Joseph C. O’Keefe is a partner in the Labor & Employment Law Department and Co-Head of the Restrictive Covenants, Trade Secrets & Unfair Competition Group.

Joe is an experienced trial lawyer who, for more than 30 years, has litigated employment disputes of all types on behalf of employers, before federal and state courts, arbitral tribunals (e.g. FINRA and AAA), and state and federal administrative agencies throughout the U.S. Joe has litigated employment-related lawsuits alleging breach of non-compete agreements, theft of trade secrets, discrimination, sexual harassment, whistleblowing, wage and hour violations, Title IX violations, breach of contract, defamation, fraud and other business related torts. Joe’s practice includes representing clients in complex class and collective litigation, including alleged violation of state and federal pay equity laws, violations of wage and hour laws and discrimination claims. Joe’s experience includes appellate work in both federal and state courts.

In addition to his extensive litigation practice, Joe regularly advises employers, writes and speaks on a wide range of employment related issues. He counsels clients concerning pay equity, use of Artificial Intelligence in the workplace, management of personnel problems, ADA/FMLA compliance, reductions in force, investigation of employee complaints, state and federal leave laws, wage and hour issues, employment policies and contracts.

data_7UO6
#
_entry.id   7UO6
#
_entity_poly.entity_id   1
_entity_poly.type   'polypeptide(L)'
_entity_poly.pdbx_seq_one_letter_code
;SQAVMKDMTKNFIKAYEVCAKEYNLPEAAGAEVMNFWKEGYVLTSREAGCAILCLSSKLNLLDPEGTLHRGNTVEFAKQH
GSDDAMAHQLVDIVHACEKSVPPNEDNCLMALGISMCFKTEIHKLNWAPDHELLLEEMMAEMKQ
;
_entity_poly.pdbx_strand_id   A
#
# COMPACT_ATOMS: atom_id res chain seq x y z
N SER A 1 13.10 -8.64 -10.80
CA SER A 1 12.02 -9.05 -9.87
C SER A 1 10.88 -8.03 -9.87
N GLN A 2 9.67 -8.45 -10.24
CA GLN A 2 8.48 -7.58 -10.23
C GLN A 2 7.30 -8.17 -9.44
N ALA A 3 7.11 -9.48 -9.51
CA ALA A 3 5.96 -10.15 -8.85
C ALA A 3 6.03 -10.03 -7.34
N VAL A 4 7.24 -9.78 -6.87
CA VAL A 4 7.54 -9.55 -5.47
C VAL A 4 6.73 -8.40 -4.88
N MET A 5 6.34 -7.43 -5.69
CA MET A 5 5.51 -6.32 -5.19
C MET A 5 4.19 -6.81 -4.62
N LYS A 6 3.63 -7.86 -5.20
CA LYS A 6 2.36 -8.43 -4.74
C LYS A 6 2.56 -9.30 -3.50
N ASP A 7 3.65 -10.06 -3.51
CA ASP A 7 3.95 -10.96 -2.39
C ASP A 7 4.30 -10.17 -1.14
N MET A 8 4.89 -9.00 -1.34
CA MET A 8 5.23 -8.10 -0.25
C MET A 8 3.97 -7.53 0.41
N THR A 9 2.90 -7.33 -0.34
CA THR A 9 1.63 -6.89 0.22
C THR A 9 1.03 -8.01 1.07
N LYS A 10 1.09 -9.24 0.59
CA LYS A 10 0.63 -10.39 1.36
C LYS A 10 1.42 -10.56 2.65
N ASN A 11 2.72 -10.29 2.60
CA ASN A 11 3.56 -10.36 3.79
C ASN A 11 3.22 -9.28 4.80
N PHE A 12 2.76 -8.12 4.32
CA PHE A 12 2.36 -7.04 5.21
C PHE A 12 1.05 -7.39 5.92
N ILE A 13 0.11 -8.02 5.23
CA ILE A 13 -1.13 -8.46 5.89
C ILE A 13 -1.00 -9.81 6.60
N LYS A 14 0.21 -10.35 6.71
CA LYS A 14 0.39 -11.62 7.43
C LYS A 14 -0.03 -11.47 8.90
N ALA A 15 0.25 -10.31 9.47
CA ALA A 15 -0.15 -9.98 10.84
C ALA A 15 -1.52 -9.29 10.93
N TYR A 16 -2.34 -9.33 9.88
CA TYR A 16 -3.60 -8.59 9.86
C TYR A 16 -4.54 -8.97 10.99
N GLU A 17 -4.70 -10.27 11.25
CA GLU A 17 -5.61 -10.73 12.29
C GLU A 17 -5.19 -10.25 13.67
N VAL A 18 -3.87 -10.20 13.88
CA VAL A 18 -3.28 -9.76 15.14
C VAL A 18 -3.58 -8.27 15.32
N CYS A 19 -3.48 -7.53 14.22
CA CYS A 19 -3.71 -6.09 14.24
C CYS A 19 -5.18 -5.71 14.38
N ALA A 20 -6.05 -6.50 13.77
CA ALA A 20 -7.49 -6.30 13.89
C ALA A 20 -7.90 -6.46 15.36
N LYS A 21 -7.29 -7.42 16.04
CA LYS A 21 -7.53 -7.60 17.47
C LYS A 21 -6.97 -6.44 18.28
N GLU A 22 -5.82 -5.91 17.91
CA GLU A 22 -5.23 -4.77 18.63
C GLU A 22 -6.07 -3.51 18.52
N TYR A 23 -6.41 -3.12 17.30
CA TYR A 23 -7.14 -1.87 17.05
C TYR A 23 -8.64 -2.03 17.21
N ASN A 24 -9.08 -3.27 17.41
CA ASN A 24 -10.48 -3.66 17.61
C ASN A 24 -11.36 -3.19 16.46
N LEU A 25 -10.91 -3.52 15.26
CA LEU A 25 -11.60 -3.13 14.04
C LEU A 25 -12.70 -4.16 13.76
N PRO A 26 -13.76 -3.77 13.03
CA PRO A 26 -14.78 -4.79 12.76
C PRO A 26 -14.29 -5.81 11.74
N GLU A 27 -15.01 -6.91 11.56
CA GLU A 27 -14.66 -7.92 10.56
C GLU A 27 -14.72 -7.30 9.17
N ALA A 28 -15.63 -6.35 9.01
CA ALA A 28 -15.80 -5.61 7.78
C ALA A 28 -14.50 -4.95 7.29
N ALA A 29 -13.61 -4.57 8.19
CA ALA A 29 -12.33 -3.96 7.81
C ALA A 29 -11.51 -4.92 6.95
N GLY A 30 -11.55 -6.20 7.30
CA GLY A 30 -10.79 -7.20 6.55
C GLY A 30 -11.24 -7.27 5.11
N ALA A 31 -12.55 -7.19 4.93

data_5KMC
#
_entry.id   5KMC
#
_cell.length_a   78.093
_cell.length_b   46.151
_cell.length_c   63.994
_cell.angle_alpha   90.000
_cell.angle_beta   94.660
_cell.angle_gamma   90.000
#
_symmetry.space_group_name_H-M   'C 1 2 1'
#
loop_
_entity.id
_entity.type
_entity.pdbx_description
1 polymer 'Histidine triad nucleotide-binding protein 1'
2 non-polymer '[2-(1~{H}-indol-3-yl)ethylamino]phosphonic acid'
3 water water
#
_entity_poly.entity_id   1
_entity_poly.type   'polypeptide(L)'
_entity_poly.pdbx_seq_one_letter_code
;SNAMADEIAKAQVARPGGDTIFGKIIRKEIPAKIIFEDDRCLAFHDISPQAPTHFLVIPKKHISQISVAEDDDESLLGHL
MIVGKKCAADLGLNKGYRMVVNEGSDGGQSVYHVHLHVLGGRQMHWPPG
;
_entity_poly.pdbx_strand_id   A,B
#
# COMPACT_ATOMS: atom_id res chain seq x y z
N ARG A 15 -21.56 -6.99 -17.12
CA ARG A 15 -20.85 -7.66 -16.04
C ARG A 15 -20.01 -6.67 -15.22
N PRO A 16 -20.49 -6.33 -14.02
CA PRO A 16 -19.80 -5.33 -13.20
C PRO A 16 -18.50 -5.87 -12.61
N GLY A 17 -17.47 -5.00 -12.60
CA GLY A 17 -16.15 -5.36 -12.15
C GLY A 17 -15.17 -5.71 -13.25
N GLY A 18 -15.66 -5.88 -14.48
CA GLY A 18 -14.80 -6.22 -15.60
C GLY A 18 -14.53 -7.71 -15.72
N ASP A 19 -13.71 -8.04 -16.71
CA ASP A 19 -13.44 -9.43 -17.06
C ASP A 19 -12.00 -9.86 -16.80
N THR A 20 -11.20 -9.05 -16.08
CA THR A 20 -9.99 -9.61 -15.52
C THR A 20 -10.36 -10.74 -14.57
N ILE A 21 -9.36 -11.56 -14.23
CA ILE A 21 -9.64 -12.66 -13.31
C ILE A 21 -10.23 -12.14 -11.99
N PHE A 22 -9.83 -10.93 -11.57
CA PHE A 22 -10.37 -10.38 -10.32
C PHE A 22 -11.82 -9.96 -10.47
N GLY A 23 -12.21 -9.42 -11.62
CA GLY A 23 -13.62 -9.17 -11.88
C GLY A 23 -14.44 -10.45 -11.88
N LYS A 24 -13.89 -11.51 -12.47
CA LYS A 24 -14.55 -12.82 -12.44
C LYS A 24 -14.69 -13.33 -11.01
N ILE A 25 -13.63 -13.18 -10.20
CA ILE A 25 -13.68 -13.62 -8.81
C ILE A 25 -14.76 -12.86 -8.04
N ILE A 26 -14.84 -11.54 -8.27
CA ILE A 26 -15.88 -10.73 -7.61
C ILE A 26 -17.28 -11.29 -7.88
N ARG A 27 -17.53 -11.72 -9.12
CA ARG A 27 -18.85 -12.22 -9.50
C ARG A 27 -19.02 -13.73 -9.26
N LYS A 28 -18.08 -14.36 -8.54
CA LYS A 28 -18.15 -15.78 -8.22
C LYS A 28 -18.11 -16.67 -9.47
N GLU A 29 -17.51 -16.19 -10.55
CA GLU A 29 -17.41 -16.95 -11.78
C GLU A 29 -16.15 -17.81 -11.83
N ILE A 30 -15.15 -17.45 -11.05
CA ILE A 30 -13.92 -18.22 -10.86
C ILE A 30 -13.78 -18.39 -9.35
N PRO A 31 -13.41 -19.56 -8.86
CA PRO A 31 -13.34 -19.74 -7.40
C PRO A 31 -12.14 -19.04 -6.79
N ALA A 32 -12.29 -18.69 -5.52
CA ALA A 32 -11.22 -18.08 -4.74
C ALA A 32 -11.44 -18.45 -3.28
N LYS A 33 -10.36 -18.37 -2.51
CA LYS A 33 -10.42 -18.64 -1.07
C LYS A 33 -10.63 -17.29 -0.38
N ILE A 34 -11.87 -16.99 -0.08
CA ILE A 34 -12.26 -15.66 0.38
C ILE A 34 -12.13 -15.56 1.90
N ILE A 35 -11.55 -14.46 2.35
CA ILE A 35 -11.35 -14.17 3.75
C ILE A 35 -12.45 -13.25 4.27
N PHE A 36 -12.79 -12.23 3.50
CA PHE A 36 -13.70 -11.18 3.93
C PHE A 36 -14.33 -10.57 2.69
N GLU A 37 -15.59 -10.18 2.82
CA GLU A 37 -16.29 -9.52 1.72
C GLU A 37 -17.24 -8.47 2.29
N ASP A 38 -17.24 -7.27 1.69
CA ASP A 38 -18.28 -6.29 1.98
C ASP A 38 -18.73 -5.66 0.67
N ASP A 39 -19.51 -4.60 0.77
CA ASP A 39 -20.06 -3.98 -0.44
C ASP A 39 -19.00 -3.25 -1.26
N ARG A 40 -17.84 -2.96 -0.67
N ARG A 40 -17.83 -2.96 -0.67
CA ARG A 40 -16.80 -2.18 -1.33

Joe represents employers in a variety of industries including financial services, higher education (colleges and universities), pharmaceuticals/medical devices, health care, technology, communications, fashion, consumer products, publishing, media and real estate. He frequently writes articles concerning developments in the law and speaks at seminars concerning legal developments in the labor and employment law field.

Photo of Laura Fant Laura Fant

Laura Fant is a special employment law counsel in the Labor & Employment Law Department and co-administrative leader of the Counseling, Training & Pay Equity Practice Group. Her practice is dedicated to providing clients with practical solutions to common (and uncommon) employment concerns…

Laura Fant is a special employment law counsel in the Labor & Employment Law Department and co-administrative leader of the Counseling, Training & Pay Equity Practice Group. Her practice is dedicated to providing clients with practical solutions to common (and uncommon) employment concerns, with a focus on legal compliance, risk management and mitigation strategies, and workplace culture considerations.